- Explore ways to use their communities/cultures as a basis to teach math, science,or social studies. For example, on a unit to study sound some teachers have used drumming in the Cuban or Haitian culture.
It is essential for educators and schools not to devalue the importance the funds of knowledge students bring to school. That is their world, a world that has been meticulously constructed through language, interactions, events, and activities across familial generations. The ideas listed above should not be employed as a drive by patch to comply with a meaningless obligation to satisfy a multicultural workshop or course but from a transformational approach that states that it’s the right thing to do. The world of differences in our classrooms should provide us with a lens that sees the world as a kaleidoscope of human interconnectedness fuelled by differences that strengthen us not weakens us. Bill Nye the science guy said, “Everyone you will ever meet will know something you don’t”. We cannot be fearful of the unknown and let ignorance breed irritations.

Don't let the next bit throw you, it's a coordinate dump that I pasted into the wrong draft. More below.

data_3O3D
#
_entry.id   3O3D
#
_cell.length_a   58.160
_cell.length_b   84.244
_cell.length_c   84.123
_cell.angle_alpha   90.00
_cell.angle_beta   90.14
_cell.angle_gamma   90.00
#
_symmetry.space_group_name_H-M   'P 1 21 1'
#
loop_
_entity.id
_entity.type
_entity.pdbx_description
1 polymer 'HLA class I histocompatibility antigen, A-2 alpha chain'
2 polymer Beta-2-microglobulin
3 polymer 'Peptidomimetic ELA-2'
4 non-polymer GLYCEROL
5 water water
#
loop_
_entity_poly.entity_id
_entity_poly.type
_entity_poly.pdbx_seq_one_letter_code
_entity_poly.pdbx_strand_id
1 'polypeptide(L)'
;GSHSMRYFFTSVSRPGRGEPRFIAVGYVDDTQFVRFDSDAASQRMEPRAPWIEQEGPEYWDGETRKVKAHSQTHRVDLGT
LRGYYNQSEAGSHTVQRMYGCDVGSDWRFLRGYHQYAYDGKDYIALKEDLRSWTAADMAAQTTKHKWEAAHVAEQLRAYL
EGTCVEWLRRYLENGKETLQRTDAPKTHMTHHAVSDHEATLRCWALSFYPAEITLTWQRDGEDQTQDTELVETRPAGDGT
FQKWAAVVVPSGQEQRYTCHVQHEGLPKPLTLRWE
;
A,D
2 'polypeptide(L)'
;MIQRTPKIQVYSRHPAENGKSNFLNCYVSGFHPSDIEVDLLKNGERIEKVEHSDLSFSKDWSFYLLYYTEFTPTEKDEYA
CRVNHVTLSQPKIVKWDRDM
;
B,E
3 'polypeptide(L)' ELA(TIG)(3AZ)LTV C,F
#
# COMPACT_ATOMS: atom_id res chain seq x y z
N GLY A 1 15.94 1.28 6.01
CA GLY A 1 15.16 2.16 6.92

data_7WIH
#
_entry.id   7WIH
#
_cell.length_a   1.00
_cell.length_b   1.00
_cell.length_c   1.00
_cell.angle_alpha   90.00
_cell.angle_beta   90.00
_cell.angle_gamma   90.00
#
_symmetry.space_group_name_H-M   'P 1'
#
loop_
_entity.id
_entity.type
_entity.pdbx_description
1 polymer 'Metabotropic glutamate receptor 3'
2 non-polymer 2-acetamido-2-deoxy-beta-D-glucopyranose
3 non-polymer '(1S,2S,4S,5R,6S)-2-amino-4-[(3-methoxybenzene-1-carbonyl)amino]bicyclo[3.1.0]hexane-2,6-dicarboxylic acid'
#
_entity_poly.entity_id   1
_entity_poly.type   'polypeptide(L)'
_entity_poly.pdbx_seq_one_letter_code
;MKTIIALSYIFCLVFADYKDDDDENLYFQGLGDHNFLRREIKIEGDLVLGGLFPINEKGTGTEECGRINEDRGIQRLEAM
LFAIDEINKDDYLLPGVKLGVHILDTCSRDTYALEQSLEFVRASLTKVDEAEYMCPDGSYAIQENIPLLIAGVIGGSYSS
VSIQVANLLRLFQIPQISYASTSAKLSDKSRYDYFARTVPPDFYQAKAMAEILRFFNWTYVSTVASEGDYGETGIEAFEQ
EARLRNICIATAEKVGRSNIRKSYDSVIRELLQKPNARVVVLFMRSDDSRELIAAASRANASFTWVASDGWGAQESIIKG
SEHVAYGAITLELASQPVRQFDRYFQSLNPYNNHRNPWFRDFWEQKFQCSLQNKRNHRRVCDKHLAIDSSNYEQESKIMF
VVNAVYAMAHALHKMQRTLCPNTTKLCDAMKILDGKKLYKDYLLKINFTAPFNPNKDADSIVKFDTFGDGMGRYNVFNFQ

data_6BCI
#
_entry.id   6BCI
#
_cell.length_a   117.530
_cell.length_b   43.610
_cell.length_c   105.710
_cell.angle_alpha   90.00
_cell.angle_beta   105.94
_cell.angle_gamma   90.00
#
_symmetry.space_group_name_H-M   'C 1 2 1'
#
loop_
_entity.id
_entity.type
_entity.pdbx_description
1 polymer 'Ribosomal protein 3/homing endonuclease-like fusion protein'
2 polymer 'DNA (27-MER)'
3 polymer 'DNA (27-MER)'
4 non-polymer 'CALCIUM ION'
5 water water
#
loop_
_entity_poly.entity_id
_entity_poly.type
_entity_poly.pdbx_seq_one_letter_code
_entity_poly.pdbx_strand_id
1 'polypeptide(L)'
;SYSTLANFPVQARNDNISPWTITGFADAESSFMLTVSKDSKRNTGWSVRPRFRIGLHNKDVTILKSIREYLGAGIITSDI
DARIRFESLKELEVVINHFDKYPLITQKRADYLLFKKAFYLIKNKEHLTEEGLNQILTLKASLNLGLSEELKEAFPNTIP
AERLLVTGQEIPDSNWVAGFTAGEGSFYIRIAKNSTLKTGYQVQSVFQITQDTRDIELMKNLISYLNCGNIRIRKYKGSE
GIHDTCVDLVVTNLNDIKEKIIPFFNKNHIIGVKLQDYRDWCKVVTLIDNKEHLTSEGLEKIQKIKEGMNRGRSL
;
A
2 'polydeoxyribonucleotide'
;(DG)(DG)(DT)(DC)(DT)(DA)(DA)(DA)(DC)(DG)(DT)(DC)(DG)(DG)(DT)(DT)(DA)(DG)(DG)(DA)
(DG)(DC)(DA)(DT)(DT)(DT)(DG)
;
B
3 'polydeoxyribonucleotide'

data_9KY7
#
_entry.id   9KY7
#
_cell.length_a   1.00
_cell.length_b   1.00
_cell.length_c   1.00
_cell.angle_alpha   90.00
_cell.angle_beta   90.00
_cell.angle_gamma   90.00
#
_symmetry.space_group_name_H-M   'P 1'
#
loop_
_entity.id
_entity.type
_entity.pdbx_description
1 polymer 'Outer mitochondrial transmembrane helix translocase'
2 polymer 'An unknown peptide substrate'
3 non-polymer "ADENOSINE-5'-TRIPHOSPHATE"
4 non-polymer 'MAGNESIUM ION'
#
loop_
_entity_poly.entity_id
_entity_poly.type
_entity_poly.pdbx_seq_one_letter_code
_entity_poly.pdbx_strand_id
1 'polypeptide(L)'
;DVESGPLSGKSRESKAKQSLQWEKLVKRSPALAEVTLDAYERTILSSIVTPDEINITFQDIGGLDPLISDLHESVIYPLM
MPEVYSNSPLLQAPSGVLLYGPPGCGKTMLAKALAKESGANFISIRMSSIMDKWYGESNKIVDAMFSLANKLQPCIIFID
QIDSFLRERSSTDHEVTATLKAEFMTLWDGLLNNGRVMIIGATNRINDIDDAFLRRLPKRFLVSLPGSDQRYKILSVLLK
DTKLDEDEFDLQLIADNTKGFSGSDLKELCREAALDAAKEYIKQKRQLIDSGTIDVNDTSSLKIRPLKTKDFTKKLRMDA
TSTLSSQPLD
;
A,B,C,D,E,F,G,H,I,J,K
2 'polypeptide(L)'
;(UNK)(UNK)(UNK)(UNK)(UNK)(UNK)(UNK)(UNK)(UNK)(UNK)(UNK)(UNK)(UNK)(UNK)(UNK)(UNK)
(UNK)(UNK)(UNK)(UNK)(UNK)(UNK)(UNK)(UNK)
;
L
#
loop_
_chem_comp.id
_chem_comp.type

From an instructional perspective, these funds of knowledge could provide an abundant amount of content from which to create and deliver thematic units from instead of using content that is culturally irrelevant. These pockets of knowledge within our diverse student communities needs to be uncovered like ancient treasures and blended in with learning and teaching. With the emergence of an increasingly diverse student population we can no longer treat their culture, religion, language, and ethnicity as items that must be removed from them but as designs to reconfigure our classrooms to give them an equal footing in an age where an achievement gap exists. This academic gap bears fault for denying viable and authentic cultural capital from their home and community to be employed as content for learning.